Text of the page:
Category: Internet

What happens on the internet stays on the internet. Capisce?

No News But Bad News

America is a land that thrives on hourly updates and has no talent for remembering yesterday's news. We find it perfectly normal to be told the sky is falling on Tuesday only to have the news anchor change his prognosis the following day, announcing with a wry grin that the experts got it wrong and the sky will remain in the firmament for the foreseeable future. In a way, this collective inability to recall the past is a blessing, as it serves to erase the memory of painful events and allows us to look forward as a nation our bright future.

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Who Owns Your Facebook Account When You Die?

It's the first month of January 2013 and you're driving through Malibu in the new Audi coupe your lovely wife bought you for Xmas when, out of nowhere, a truck comes barreling through the intersection right next to D'Amore's Famous Pizza and the last thought you have is "What the . . . ."

Ten days later after the funeral your wife decides she wants to turn your Facebook page into a memorial page for all your friends to post pictures of you and tell intimate stories. So what happens when we die? As Lionel Barrymore famously said, "You can't take it with you when you go."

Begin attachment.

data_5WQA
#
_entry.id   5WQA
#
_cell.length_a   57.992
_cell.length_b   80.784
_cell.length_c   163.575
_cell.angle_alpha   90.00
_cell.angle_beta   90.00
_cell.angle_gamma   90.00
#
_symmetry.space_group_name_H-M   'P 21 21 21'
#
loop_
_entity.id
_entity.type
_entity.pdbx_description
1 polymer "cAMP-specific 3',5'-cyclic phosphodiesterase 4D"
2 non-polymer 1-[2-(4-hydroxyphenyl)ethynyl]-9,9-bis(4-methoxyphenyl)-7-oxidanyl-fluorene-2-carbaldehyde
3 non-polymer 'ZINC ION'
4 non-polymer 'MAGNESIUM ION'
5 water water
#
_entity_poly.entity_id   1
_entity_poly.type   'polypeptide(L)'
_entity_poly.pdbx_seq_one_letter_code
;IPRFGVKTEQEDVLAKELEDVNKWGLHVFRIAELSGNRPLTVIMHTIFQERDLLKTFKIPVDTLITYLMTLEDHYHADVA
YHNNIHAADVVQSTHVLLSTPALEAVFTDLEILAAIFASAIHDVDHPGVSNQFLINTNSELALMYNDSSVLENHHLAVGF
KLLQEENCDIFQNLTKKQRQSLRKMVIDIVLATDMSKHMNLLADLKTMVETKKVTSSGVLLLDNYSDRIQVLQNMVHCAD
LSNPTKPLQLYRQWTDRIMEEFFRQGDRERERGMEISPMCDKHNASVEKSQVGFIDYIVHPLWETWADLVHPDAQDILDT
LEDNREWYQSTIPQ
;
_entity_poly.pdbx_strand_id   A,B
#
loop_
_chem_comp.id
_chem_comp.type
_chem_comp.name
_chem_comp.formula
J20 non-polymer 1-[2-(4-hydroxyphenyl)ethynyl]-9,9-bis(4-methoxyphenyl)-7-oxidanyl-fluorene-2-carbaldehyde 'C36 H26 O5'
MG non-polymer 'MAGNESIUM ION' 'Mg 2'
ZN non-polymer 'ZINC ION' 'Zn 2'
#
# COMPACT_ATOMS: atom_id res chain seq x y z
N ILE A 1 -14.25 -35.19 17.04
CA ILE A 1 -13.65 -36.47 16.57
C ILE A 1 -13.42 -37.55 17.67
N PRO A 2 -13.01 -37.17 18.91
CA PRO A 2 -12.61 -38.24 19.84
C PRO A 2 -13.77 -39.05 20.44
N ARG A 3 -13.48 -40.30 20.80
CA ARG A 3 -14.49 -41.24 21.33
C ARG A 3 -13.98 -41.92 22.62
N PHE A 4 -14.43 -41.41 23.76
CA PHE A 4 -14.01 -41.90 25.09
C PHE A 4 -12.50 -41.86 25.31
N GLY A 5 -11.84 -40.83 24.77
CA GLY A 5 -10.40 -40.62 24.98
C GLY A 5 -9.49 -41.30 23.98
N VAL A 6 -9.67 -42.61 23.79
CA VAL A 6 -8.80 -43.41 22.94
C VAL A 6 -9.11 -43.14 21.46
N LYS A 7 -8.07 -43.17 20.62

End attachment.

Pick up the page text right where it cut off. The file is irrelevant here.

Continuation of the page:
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The Luck of the Draw

When the same cards appeared several times in a row, it merely seemed like lady luck was smiling down from on high. Since part of  gambling's allure is based on an unpredictable marriage of luck, superstition, calculated odds, and the myth of the unbeatable system, nobody paid much attention when happy go lucky Joe won seven hands in a row. It's known to happen from time to time, so no one blinked an eye. But when the players at the baccarat table at the Golden Nugget began seeing the same sequence of cards . . .

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Creative Copyrights

Many of us applauded the vision behind the Creative Commons project in the same way we applauded Open Source. When Larry Lessig came up with the idea for the Creative Commons, he intended to create an alternative licensing system that would solve the problems with copyright registration in the United States. While admirable, what he did in some respects served to enshrine the current copyright regime . . .

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